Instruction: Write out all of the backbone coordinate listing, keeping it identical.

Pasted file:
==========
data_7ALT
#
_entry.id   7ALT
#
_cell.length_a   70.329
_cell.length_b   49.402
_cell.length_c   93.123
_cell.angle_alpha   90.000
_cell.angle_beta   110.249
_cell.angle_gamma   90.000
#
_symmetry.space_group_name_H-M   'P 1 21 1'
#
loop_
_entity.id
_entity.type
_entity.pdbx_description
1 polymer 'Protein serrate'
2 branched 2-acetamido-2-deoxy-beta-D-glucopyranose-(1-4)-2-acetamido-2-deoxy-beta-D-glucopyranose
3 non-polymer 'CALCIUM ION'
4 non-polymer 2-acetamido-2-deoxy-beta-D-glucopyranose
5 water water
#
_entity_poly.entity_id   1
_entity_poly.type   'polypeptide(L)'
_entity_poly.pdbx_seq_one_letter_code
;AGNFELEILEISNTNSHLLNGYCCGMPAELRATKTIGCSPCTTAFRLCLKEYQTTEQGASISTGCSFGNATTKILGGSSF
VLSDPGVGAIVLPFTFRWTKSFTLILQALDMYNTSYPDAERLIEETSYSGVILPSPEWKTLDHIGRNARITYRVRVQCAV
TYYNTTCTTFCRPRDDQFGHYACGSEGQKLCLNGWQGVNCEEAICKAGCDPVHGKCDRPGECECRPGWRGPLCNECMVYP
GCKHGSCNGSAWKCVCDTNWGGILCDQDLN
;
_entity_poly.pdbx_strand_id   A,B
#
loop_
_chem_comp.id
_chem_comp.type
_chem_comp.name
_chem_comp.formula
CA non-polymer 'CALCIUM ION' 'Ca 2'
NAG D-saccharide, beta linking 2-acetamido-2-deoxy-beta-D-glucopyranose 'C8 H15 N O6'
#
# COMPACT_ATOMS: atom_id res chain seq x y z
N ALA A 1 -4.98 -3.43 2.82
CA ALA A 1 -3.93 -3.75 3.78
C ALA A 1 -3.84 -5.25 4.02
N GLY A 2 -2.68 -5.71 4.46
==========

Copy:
data_7ALT
#
_entry.id   7ALT
#
_cell.length_a   70.329
_cell.length_b   49.402
_cell.length_c   93.123
_cell.angle_alpha   90.000
_cell.angle_beta   110.249
_cell.angle_gamma   90.000
#
_symmetry.space_group_name_H-M   'P 1 21 1'
#
loop_
_entity.id
_entity.type
_entity.pdbx_description
1 polymer 'Protein serrate'
2 branched 2-acetamido-2-deoxy-beta-D-glucopyranose-(1-4)-2-acetamido-2-deoxy-beta-D-glucopyranose
3 non-polymer 'CALCIUM ION'
4 non-polymer 2-acetamido-2-deoxy-beta-D-glucopyranose
5 water water
#
_entity_poly.entity_id   1
_entity_poly.type   'polypeptide(L)'
_entity_poly.pdbx_seq_one_letter_code
;AGNFELEILEISNTNSHLLNGYCCGMPAELRATKTIGCSPCTTAFRLCLKEYQTTEQGASISTGCSFGNATTKILGGSSF
VLSDPGVGAIVLPFTFRWTKSFTLILQALDMYNTSYPDAERLIEETSYSGVILPSPEWKTLDHIGRNARITYRVRVQCAV
TYYNTTCTTFCRPRDDQFGHYACGSEGQKLCLNGWQGVNCEEAICKAGCDPVHGKCDRPGECECRPGWRGPLCNECMVYP
GCKHGSCNGSAWKCVCDTNWGGILCDQDLN
;
_entity_poly.pdbx_strand_id   A,B
#
loop_
_chem_comp.id
_chem_comp.type
_chem_comp.name
_chem_comp.formula
CA non-polymer 'CALCIUM ION' 'Ca 2'
NAG D-saccharide, beta linking 2-acetamido-2-deoxy-beta-D-glucopyranose 'C8 H15 N O6'
#
# COMPACT_ATOMS: atom_id res chain seq x y z
N ALA A 1 -4.98 -3.43 2.82
CA ALA A 1 -3.93 -3.75 3.78
C ALA A 1 -3.84 -5.25 4.02
N GLY A 2 -2.68 -5.71 4.46